It has become very clear that Israeli Prime Minister Benjamin Netanyahu has been playing all of his cards in order to remain in office and avoid the fate of his predecessor Ehud Olmert, who ended up in prison for corruption. Although acquitted on two charges, Olmert was found guilty of a third and sentenced to six years in prison; he was also fined 1 million shekels ($290,000) for bribery. After appealing against the sentence, it was reduced to 18 months, of which he spent only 16 months in prison after being released early for good behaviour.
According to Attorney General Avichai Mandelblit, Netanyahu is to be charged with criminal wrongdoing in three separate cases, including bribery, fraud and breach of trust. If Olmert was sentenced to six years in prison for bribery, 69-year-old Netanyahu sees himself potentially spending the rest of his life in prison, so he and his allies are doing everything possible to avoid such a fate.
Even with a reduced prison sentence, as Olmert was granted, the Israeli Prime Minister knows very well that Israeli law prevents politicians from returning to parliament for seven years if sentenced to three months or more in prison for a crime viewed by the courts as "moral turpitude". His political career could well be almost over.
In March, Bezalel Smotrich MK, a senior member of the Union of Right Wing Parties and chair of the National Union faction, submitted a bill that would give lawmakers increased powers to block charges against sitting members of parliament, including the sitting prime minister. A couple of months later, Miki Zohar MK proposed a bill which would ensure that Netanyahu and any other MK would by default be granted immunity from prosecution unless the Knesset House Committee voted to strip the lawmaker of that right.
Netanyahu, who accused Israel's Arab citizens of endangering the country's political right during the 2015 Knesset election campaign — "The right-wing government is in danger. Arab voters are coming out in droves to the polls," he said in a video uploaded on Facebook — has recently appealed to them for sympathy and support by trying to form an alliance with the 10 Arab MKs elected in April. His supporters have published articles in newspapers such as Haaretz and Makor Rishon to cast the Arab-Israels as the great hope of the right.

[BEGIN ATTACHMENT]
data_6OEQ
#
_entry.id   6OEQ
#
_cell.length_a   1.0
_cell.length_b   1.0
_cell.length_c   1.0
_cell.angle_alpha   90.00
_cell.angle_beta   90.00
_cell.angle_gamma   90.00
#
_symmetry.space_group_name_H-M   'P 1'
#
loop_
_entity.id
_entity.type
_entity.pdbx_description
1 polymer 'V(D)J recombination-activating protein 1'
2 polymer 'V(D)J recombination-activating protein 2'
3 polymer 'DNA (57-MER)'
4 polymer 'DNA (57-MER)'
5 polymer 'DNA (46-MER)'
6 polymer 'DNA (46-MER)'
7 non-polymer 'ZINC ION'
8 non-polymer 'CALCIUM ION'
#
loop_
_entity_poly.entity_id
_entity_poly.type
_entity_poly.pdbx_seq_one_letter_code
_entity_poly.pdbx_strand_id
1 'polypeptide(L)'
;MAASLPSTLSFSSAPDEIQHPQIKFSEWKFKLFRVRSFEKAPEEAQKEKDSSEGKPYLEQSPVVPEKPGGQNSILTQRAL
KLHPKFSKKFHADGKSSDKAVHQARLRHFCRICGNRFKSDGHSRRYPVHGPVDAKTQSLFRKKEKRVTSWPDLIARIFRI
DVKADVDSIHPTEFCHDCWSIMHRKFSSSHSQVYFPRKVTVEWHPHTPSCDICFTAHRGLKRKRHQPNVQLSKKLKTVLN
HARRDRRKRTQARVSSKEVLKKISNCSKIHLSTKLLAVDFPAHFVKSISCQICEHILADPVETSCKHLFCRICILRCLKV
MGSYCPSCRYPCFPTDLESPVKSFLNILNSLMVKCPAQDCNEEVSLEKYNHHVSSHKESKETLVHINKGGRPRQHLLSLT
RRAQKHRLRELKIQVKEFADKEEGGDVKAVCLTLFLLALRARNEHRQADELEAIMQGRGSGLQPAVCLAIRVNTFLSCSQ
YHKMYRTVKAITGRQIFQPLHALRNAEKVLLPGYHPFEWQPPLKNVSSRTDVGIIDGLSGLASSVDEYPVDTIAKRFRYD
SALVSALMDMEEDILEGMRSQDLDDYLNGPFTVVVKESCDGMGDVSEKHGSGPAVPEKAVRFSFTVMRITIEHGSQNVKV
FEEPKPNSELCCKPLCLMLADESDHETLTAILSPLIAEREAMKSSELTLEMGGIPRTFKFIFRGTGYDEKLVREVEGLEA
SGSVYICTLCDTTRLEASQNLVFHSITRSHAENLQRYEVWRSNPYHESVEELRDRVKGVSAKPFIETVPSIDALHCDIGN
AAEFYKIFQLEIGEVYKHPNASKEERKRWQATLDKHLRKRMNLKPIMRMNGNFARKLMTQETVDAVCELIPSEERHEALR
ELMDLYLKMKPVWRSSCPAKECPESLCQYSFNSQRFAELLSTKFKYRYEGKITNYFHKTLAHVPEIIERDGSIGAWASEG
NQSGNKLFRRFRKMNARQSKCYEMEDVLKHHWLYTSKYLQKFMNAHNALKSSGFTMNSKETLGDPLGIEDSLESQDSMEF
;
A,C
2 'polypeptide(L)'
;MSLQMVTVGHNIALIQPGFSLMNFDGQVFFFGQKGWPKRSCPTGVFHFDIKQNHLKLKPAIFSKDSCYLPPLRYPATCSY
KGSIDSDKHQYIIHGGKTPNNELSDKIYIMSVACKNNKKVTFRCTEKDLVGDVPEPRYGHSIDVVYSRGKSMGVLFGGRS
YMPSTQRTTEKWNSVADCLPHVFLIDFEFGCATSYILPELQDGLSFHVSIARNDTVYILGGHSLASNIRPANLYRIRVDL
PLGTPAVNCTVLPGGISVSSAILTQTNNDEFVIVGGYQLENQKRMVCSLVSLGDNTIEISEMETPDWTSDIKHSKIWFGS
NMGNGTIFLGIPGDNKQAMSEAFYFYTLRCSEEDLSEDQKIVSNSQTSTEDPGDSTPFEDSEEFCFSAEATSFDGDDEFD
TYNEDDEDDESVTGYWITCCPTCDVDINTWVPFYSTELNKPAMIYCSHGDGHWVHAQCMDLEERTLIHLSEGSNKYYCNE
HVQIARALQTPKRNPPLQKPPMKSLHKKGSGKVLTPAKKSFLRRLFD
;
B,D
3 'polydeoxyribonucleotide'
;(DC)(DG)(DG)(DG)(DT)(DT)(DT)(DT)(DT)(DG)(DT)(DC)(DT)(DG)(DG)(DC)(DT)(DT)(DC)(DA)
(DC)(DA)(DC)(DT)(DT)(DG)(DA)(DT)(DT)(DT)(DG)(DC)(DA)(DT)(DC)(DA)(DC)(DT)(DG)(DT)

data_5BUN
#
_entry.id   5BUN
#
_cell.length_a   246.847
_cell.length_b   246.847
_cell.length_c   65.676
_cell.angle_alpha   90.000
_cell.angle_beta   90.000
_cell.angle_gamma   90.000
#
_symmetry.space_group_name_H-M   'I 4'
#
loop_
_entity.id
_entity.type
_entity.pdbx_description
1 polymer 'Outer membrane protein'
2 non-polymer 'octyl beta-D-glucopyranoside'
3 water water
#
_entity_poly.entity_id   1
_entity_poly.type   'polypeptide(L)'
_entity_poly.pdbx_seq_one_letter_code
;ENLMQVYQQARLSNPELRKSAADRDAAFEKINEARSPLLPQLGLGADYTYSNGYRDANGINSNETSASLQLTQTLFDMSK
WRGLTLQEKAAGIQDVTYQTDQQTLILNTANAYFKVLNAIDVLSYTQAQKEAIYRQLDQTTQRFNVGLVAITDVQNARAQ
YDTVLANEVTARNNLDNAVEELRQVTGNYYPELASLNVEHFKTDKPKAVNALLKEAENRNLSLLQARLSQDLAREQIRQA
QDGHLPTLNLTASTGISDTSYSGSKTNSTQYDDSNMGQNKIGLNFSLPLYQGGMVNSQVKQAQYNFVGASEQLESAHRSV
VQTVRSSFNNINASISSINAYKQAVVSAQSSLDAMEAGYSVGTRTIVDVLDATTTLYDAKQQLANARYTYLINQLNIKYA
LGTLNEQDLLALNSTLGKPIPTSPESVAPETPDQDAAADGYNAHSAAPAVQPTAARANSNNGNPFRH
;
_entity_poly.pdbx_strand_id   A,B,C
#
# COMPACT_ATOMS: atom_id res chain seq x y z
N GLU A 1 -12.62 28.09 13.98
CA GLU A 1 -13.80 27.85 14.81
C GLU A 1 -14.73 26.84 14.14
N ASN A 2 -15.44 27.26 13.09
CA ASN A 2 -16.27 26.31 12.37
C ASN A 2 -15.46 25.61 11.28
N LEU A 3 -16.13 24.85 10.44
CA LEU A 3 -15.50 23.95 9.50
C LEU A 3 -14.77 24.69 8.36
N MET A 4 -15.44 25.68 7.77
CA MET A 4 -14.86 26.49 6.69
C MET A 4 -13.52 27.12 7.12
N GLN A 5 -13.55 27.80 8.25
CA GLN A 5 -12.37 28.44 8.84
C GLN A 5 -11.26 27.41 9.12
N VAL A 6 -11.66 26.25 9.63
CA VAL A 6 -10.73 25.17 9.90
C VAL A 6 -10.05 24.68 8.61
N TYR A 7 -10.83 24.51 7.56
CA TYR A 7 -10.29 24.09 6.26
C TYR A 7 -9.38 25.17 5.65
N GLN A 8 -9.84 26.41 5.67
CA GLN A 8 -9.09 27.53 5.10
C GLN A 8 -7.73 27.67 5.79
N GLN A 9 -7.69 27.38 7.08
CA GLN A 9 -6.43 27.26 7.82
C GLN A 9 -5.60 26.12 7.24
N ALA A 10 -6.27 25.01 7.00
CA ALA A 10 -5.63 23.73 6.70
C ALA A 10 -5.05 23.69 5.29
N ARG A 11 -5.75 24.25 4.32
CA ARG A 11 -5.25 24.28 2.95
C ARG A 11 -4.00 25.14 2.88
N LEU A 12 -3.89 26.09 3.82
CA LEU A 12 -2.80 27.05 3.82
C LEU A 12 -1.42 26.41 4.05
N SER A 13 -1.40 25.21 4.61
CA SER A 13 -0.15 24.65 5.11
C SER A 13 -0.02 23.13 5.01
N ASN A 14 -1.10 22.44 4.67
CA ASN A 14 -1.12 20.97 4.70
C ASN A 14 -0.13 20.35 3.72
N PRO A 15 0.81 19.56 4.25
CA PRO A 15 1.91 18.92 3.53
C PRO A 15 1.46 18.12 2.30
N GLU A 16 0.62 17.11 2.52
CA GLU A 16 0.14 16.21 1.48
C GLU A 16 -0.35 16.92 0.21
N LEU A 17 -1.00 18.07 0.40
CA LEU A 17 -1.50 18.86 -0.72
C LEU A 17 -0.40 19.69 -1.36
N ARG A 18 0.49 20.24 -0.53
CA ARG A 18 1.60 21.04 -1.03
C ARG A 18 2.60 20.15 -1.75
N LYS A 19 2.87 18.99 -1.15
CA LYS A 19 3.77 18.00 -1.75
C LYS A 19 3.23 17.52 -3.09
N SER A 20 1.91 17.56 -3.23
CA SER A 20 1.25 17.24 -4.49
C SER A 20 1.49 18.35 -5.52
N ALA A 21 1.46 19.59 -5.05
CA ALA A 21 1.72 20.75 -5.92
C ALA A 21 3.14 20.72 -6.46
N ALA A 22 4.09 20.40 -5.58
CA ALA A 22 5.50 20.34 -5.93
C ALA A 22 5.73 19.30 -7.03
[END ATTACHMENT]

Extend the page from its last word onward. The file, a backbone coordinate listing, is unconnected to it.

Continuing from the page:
"Netanyahu was willing to give the Arabs many of his prized possessions," wrote Israeli writer Ben Caspit, "in return… for their backing [of] the minority government he would form." Caspit noted that this "chaotic" and "bizarre" scenario did not go ahead. Nevertheless, he has described Netanyahu as the best campaigner in Israel's history. "He could invite Chinese President Xi Jinping for a historic visit to Israel, engineer another photo-op with Russian President Vladimir Putin and even drag his 'secret weapon' President Donald Trump, to Israel" in order to promote his views ahead of the date of the possible snap election.
The traditionally very conservative traditions of the Israeli right wing were shaken last month when Netanyahu appointed the openly gay Amir Ohana MK, 43, as Minister of Justice. This was criticised by the gay community who called it a "fig leaf" because it will never make any real change in right-wing policy, and was slammed by others for being "designed to save Netanyahu from indictment."
Earlier this week, as part of his attempts to use his connections with the US President for his own political benefit, the Israeli leader hosted two of Donald Trump's senior advisors on the Middle East, Jason Greenblatt and Ambassador David Friedman, at the inauguration of what is called the "pilgrims' road" which runs beneath Palestinian homes in Jerusalem's Old City.
Netanyahu might go further to save his political life. He knows very well that launching an offensive on Gaza would not be a great success militarily, but he would play this card as a last resort to boost his "strongman" image. If he does, then the attack will probably be fiercer than previous offensives, with even more war crimes and crimes against humanity carried out with impunity to persuade Israeli voters to back him in September's General Election.
The Palestinians have long been an election card used by Israeli politicians, and Netanyahu is no different. He will kill as many as necessary if it means that he can stay on as Israel's Prime Minister. In a real democracy, of course, his political career would have been dead and buried long ago, but this is Israel, and normal democratic rules don't apply, which is why he is still in office.
The views expressed in this article belong to the author and do not necessarily reflect the editorial policy of Middle East Monitor.